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Picture: By administering some juice, the therapist tests a boy's swallowing behaviour.

Dysphagia treatment

    Dysphagia - an underestimated problem

    Dysphagia refers to a disturbed swallowing act and can occur both in isolation and in combination with other symptoms. The more severe a multiple disability is, the greater the risk that dysphagia is also present.

    Mild forms lead to more frequent swallowing problems or to difficulties in taking in enough food and fluids in a reasonable period of time. This can already lead to underweight or even severe failure to thrive.

    This can also lead to aspiration, i.e. the entry of saliva, pharyngeal secretions, drinks and food into the lower airways. The more severe and frequent this occurs, the higher the probability of (repeated) pneumonia. A weak cough increases this risk even more. As a result, oral feeding may not be possible, and in the most severe cases, the creation of a tracheostoma must even be considered.



    Common focus on diagnostics

    Targeted help for swallowing difficulties and disorders

    If there is a suspicion of dysphagia, our medical team and our speech therapists carry out an exact assessment of the situation. If necessary, we can perform an endoscopic evaluation of the swallowing process (FEES) at our clinic. If the diagnosis is confirmed, our speech therapists will provide individual dysphagia therapy. In severe cases, we advise the patient's family about possible supportive or relieving measures.


    A doctor will assess whether there is a nutritional failure to thrive. For this purpose, a feeding protocol can also be kept for a few days. The observation of the feeding or eating situation by the speech therapist serves to differentiate other possible diagnoses such as feeding disorders. In most cases, we also carry out a clinical assessment of the swallowing cycle.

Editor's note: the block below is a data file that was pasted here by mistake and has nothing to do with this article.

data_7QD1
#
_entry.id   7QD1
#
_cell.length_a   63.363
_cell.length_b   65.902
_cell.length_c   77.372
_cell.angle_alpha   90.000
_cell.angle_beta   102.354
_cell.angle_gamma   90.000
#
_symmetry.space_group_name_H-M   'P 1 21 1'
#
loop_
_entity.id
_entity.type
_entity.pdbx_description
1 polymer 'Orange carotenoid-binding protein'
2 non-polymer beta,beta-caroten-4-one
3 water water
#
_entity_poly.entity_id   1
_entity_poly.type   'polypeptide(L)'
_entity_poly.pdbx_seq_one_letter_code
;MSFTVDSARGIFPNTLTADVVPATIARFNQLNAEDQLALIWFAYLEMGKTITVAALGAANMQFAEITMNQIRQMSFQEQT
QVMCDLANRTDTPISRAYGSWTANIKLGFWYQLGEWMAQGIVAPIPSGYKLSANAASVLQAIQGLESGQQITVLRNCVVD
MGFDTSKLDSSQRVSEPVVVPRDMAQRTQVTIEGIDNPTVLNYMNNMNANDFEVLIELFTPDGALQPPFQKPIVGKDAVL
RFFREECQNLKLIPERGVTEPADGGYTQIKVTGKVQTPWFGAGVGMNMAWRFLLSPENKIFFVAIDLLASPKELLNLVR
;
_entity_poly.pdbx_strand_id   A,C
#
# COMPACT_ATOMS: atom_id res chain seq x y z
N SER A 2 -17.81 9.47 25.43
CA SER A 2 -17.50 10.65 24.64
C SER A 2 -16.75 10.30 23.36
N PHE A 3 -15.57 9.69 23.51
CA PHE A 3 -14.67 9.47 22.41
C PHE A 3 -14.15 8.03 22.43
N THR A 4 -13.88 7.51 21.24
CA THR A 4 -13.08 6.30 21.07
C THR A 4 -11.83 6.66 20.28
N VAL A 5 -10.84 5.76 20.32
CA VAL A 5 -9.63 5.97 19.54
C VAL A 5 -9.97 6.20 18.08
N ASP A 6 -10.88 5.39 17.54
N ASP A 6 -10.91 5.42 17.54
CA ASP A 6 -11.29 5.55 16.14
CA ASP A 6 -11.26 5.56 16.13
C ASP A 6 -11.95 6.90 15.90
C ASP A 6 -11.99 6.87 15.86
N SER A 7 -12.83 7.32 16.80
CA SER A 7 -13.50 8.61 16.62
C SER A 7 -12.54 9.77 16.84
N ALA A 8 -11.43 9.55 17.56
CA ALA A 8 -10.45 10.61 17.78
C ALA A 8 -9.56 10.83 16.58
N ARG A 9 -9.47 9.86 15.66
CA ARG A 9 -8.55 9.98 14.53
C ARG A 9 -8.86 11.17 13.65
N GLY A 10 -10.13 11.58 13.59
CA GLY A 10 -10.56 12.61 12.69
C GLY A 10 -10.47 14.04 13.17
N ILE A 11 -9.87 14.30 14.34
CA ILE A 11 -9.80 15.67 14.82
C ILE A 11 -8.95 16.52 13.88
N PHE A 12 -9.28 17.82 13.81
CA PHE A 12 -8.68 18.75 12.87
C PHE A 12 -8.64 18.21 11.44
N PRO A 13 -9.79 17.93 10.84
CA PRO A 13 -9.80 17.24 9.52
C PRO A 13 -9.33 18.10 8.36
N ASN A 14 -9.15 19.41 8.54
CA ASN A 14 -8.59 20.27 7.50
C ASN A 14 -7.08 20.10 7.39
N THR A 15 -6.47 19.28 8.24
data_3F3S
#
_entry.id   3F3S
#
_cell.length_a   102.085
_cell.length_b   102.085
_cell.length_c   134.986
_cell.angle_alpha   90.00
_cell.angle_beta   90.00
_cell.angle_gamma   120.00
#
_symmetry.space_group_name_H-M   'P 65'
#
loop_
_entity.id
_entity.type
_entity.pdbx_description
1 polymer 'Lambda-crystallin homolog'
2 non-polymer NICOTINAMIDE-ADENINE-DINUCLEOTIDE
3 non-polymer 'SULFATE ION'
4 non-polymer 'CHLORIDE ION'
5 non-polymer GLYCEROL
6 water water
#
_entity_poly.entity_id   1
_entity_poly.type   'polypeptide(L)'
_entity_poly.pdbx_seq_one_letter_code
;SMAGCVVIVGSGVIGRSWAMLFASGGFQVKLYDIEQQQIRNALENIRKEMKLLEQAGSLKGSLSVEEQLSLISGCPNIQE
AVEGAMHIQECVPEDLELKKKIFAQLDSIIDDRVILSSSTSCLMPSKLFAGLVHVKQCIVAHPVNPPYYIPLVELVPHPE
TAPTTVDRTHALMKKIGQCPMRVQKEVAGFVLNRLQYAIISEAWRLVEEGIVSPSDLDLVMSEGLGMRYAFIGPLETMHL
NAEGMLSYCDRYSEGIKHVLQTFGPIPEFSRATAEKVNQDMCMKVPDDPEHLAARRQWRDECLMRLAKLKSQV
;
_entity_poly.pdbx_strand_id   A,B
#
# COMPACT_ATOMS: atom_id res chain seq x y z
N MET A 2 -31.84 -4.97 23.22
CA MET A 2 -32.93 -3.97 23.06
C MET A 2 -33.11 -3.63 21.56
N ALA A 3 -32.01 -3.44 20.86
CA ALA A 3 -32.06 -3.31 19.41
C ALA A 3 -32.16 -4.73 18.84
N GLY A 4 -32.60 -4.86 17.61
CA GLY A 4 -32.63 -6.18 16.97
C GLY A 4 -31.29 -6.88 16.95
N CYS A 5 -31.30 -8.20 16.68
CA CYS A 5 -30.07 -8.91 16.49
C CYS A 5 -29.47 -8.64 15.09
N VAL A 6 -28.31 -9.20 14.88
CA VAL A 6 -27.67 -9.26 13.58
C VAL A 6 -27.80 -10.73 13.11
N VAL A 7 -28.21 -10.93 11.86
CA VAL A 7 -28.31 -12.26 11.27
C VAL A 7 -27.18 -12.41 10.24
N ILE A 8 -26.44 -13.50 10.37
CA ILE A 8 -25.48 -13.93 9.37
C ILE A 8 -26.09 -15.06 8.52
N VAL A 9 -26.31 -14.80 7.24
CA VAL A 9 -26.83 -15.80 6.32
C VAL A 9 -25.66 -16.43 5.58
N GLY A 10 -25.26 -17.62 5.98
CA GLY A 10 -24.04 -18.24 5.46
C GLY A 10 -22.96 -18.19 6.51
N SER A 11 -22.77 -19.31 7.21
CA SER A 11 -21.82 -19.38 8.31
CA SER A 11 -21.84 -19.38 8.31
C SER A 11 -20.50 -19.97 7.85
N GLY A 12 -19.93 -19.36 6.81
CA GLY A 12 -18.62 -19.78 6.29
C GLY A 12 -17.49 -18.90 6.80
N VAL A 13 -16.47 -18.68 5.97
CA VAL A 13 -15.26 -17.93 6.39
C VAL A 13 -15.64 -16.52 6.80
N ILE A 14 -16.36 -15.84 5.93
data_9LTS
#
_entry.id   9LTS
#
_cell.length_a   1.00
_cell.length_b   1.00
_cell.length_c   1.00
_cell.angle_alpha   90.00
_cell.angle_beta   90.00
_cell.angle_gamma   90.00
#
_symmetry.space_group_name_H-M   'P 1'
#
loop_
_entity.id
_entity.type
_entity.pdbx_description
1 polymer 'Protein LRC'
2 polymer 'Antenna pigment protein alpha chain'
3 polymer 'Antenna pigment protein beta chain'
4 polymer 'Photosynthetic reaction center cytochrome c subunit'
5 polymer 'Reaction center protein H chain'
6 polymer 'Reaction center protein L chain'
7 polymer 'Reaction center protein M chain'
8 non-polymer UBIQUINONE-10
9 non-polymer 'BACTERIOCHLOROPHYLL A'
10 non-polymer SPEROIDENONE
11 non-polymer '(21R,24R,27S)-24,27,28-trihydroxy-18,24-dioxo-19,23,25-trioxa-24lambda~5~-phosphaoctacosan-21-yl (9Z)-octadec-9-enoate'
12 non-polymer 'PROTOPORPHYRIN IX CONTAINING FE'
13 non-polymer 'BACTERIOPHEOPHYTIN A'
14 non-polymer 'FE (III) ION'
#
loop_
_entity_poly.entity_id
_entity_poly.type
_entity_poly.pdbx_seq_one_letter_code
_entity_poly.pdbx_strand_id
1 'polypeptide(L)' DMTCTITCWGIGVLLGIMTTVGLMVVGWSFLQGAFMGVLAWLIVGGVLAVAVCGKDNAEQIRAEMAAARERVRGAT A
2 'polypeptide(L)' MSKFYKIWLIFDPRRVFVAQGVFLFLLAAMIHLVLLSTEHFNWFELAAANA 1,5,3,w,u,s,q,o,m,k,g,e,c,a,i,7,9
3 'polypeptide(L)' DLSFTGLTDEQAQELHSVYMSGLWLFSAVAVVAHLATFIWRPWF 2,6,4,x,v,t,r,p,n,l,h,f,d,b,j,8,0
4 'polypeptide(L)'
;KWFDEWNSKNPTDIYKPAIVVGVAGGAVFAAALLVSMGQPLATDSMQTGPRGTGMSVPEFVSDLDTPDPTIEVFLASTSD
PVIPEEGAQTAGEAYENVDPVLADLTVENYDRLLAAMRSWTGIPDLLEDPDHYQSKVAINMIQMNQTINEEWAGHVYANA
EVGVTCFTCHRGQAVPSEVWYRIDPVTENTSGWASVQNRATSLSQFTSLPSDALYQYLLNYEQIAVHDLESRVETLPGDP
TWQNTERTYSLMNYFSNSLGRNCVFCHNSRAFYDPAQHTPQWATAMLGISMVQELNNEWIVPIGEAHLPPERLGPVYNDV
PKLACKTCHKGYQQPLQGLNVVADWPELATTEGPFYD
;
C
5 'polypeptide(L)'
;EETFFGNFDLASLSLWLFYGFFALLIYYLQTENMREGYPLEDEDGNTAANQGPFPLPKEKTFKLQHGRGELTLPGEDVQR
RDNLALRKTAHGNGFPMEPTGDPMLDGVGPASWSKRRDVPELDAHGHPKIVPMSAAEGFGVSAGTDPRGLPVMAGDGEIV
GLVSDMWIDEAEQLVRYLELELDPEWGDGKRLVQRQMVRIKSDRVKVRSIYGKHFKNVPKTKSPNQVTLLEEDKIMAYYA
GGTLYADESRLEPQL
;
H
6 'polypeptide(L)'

If the clinical assessment reveals a suspicion of aspiration, we perform an endoscopic swallowing examination (FEES). After the nasal mucosa has been treated with decongestant, a thin endoscope of a few millimetres is inserted through the nose into the throat. From there, the examiner has a good view of the larynx and can carry out tests on the function of the larynx if the patient cooperates. The act of swallowing can be assessed during the intake of food and liquid.

    In serious cases, there is a need to advise relatives on how to ensure sufficient and safe nutrition. This is the case if inadequate purely oral nutrition impairs the child's growth. If severe complications such as choking or bronchopneumonia have already occurred, there is also an acute need for action.

    If the feeding problems are only foreseeable for days to a few months, a nasogastric tube can be inserted to bridge the gap. This thin tube is inserted through the nose, throat and oesophagus into the stomach. If the problem is a chronic feeding problem, the insertion of a percutaneous endoscopic gastrostomy (PEG or artificial gastric access) is indicated. If a PEG already exists, we discuss with the relatives whether and under what circumstances how much feeding is allowed.

    Parents are often concerned that they will no longer be allowed to feed their child after a PEG insertion. However, this is rarely the case. The PEG tube opens up the possibility for the child not to have to eat all the time, but to be able to eat and drink as much as he or she wants with pleasure. Sometimes eating is successful in sufficient quantities and only drinking needs to be probed. If a PEG is inserted during the inpatient stay, this is done during a short transfer.


    Dr. Tobias Renk
    Medical Director


    Phone: 07084 928 391

    Heidi Roller
    Head speech therapist